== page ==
PORTLAND (NEWS CENTER Maine)-- Five years on from the Boston Marathon bombings, many runners from Maine are preparing to return to the race on Monday. Those who were there that day in 2013 feel a personal connection to this particular marathon.
Paula Rousseau was new to distance running in 2013, having only completed two marathons prior to Boston just to qualify for that race. It was a big day, one she was excited to share with her friend Barbie.
"You welt up. You just can't believe you're out there amongst the greatness of that particular race," Rousseau said of the feeling she got while running the 26.2 miles to Copley Square in Boston.
The two women finished in under four hours, but shortly after crossing the finish line Rousseau said she heard what sounded ilke a cannon.
"I looked out and said 'wow there's smoke, maybe it's a celebration?'" Rousseau recounted. "And within seconds another one went off, and right then you just had this sense that something was not okay."
A familiar face in the Maine running scene, Bob Dunfey had completed the marathon 50 minutes before the explosions happened on Boylston Street. He didn't know they even happened until he received a panicked text from his daughter.
"She's the one who first told me, and then the bulletins fromt he new services came in on my device," Dunfey said. " Emotion swept right over me."
Dunfey immediately worried for his friends who were still running and watching. One runner still competing was Phil Pierce, who said he was still two miles or so from the finish line when the explosions happened but didn't hear the blasts. Pierce said he ran until he came to a barricade with runners standing around it. He tried running throught the barricades.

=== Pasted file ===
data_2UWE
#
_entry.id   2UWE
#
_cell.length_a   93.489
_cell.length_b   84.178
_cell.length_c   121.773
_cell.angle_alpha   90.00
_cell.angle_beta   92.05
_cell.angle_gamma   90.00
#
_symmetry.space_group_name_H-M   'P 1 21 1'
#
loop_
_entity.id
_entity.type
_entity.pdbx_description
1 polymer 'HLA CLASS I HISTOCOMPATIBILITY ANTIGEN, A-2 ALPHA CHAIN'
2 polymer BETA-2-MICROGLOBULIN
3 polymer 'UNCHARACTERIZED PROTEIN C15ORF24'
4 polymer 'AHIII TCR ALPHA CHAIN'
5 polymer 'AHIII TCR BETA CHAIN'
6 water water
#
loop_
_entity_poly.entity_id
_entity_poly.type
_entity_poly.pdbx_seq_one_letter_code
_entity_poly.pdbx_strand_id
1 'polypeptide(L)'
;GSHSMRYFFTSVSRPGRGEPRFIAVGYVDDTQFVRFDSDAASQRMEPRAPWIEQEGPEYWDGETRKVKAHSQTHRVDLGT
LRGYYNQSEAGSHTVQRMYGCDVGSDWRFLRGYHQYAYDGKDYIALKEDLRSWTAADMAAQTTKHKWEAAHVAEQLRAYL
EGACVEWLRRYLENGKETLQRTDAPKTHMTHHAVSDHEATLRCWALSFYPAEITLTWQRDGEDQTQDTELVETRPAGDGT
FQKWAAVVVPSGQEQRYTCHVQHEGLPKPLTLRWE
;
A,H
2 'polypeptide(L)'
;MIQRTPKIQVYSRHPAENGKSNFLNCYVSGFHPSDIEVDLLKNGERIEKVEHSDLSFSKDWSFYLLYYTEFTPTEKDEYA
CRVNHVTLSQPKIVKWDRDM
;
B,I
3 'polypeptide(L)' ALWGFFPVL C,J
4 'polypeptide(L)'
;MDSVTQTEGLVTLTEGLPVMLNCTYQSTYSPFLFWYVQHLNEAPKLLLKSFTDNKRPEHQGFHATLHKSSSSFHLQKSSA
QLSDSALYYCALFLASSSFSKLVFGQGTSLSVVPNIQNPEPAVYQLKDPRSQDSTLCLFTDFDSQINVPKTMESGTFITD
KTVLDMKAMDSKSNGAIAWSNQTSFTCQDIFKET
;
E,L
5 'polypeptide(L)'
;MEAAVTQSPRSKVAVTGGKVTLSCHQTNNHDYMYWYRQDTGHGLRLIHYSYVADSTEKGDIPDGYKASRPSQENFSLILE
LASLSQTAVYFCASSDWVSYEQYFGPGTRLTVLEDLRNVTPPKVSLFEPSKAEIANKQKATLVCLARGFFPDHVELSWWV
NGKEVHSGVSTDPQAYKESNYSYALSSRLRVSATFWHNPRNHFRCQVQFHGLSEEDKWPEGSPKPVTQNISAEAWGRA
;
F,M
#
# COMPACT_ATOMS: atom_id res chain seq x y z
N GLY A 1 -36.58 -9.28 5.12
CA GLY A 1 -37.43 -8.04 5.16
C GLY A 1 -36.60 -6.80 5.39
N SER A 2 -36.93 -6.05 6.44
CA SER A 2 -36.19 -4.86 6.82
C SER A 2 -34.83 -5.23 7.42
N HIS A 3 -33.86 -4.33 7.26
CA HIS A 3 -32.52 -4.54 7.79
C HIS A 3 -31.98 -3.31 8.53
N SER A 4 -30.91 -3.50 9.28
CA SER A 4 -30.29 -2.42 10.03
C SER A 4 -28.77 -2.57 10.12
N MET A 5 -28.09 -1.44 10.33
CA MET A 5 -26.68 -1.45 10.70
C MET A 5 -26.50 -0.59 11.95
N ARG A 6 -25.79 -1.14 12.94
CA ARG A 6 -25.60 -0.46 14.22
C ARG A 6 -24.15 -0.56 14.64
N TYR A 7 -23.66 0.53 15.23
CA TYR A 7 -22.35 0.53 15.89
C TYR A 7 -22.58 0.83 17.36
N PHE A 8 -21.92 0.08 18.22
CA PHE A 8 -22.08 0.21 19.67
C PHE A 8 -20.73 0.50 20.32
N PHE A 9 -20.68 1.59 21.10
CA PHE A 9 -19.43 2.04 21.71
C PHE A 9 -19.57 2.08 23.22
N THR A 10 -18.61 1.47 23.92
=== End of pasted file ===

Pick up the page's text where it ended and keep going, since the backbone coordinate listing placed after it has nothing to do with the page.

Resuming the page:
"A cop came out and physically stopped me from running and said you cannot finish this race," Pierce explained.
In the face of fear and tradgedy, thousands of runners returned to the Boston Marathon the following year, including all three of these Maine runners. As Rousseau put it, she had to run for all those who were affected by the bombing.
"It's more about standing up for them and just being thankful and appreciative that i can do it."
This year during the 122nd running of the Boston Marathon, you'll see Rousseau, Dunfey, and Pierce in the mass of athletes running out of Hopkinton. Rousseau will compete in her third Boston Marathon. Dunfey crosses a milestone off his list this year: running his 28th consecutive Boston Marathon, and his 137th marathon over all.
At the age of 76, Pierce will do the unexpected: Run his 30th Boston Marathon. His reason as to why is one he'd be hard pressed to change his mind on.
"It's probably the best marathon in the world."
This year, Annette Emerson of Old Town, Maine is also taking on the marathon. Emerson was injured in 2013 by one fo the Boylston Street bombings while watching the runners cross the finish line. That's where she met Kristina Rynes-Petitjean of Wisconsin who was also attending the race. The two women grabbed each other and sought safety. While Emerson returned to the race as a participant in 2014 and 2015, this is the first year she is walking with Rynes-Petitjean as her guide. Emerson says she still suffers from hearing problems and high anxiety in crowds, having Rynes-Petitjean with her is a considerable comfort.
For these runners and so many more, the Boston Marathon is a race measured in so much more than miles.